I just finished Logicomix, a graphic novel about Bertrand Russell's attempts to find a way of talking with absolute certainty about mathematics and logic—and how that lifelong project relates to what we can say, with any certainty, about morality and judgment. The story is interesting both intellectually and emotionally; in addition, the authors add a metafictional layer, letting us see the process by which they worked through how to narratively address abstruse concepts. Ultimately, the framing story becomes a way to understand Russell's story (which itself is framed by Russell as a story told to help answer whether the United States should involve itself in the second European war). Excellent, literate work; the artwork is restrained yet expressive, giving the feel of a cartoon documentary.
I'm still reading The Master and Margarita, Mikhail Bulgakov's posthumously published novel of the 1930s-era Soviet Union. The book combines the moral urgency of Dostoevsky, the operatic largeness of Hawthorne, the goofiness of Gogol and the paranoia of Kafka via a tale of the devil and his assistants wreaking havoc in Moscow. It's entertaining and exciting.Though I've linked to the most recent translation (by Pevear and Volokhonsky), my copy is the Vintage edition, translated by Burgin and O'Connor.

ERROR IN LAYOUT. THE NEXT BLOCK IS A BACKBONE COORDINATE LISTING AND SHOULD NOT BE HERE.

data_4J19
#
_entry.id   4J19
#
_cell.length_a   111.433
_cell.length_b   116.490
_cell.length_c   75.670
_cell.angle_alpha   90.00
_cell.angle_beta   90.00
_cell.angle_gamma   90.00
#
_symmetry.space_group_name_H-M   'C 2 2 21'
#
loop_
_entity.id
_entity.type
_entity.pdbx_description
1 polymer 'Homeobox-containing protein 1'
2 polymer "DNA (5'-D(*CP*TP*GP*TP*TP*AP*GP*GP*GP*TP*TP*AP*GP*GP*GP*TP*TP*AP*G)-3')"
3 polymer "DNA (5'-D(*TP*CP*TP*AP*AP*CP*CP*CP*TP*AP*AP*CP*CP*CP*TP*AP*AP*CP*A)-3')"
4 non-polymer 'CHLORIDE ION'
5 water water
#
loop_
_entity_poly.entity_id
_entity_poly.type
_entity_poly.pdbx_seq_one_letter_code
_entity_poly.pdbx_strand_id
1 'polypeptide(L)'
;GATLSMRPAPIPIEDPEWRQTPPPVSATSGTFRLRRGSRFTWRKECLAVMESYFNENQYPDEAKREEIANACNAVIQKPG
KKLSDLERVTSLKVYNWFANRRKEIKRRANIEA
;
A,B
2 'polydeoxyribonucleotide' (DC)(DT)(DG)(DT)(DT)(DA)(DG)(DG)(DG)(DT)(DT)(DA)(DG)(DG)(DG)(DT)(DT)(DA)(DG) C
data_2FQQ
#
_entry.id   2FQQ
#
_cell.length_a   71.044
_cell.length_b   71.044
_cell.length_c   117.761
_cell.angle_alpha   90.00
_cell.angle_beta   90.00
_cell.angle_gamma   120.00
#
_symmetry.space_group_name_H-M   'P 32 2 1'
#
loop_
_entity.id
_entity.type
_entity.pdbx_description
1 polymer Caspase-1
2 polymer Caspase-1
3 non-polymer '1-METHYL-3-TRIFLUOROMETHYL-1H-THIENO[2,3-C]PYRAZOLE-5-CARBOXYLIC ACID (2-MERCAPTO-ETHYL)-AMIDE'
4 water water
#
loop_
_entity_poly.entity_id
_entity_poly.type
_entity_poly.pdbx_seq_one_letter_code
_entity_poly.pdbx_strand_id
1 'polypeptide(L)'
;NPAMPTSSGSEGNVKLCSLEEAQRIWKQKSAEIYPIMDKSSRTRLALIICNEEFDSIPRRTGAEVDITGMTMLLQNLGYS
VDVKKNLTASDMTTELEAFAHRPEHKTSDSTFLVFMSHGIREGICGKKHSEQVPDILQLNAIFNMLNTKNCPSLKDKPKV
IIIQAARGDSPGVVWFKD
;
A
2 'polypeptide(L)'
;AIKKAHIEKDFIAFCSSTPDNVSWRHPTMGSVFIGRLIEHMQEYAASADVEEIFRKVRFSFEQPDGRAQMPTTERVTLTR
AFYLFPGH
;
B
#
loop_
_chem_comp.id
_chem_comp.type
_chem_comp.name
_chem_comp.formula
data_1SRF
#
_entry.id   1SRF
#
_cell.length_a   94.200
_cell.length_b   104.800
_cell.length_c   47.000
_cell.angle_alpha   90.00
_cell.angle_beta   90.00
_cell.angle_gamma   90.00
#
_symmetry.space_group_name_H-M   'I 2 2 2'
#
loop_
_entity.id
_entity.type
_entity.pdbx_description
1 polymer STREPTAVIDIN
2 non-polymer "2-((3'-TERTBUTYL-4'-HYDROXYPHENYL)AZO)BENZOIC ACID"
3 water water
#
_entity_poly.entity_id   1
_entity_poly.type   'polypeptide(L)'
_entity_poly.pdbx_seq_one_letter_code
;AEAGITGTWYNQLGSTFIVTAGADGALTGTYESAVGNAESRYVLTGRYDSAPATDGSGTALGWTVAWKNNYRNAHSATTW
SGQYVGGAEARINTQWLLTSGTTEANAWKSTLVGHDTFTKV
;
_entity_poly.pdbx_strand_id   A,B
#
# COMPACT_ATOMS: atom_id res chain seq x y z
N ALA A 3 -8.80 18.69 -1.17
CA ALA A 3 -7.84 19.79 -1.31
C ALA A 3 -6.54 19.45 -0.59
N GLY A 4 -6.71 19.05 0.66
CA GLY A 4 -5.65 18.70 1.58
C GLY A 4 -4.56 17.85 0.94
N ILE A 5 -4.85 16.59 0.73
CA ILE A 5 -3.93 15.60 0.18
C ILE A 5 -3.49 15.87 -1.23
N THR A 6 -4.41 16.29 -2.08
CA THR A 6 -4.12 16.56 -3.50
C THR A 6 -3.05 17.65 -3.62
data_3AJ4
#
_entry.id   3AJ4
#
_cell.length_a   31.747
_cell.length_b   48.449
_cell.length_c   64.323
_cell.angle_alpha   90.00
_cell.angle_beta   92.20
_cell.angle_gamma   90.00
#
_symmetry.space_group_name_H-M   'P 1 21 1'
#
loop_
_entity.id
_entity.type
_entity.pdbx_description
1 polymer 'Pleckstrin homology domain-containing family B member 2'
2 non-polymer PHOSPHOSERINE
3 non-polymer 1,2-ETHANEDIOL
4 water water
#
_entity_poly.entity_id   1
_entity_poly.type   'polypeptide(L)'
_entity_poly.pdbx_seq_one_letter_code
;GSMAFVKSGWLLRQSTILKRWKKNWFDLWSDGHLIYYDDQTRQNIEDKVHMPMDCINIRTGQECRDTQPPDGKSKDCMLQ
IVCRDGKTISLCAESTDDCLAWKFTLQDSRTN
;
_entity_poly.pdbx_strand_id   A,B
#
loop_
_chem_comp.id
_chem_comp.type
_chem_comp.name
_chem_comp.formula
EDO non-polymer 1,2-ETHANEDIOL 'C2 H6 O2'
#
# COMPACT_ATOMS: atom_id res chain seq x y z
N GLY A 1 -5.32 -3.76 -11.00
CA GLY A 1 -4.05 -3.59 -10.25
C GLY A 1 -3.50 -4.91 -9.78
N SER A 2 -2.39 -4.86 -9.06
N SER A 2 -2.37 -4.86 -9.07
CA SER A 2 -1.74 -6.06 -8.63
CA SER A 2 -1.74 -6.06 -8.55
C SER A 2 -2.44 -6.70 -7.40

"On the Brink of That Bright New World," by Robert Reed (and first published in Asimov's), the first story in his collection The Cuckoo's Boys, is quite a kick-in-the-chest way to start a science fiction collection. It gets at a familiar theme—regardless of what changes come in the future, humans will continue to behave in the same way—through a story that makes the them the plot. "Here's what I did while the rest of you were focused on messages from space," an unrepentant man tells a helpless scientist. Reed also lets us see—vaguely, through a train window—that the larger world hasn't changed either. I'm looking forward to the rest of the book.
I've set aside the next chapter in my "old man" sequence, but only for a time. I need to do more research before proceeding, but I'm also interested in writing some other fiction. I started something that could be much longer, though I haven't gotten very far on it yet. I'm anxious to hear back about "Clockworks."
Additionally, I have a lot reading to do to prepare for the school year. I just picked up Henry IV (having first dyslexically ordered Henry VI), which I haven't read since college. Fun stuff.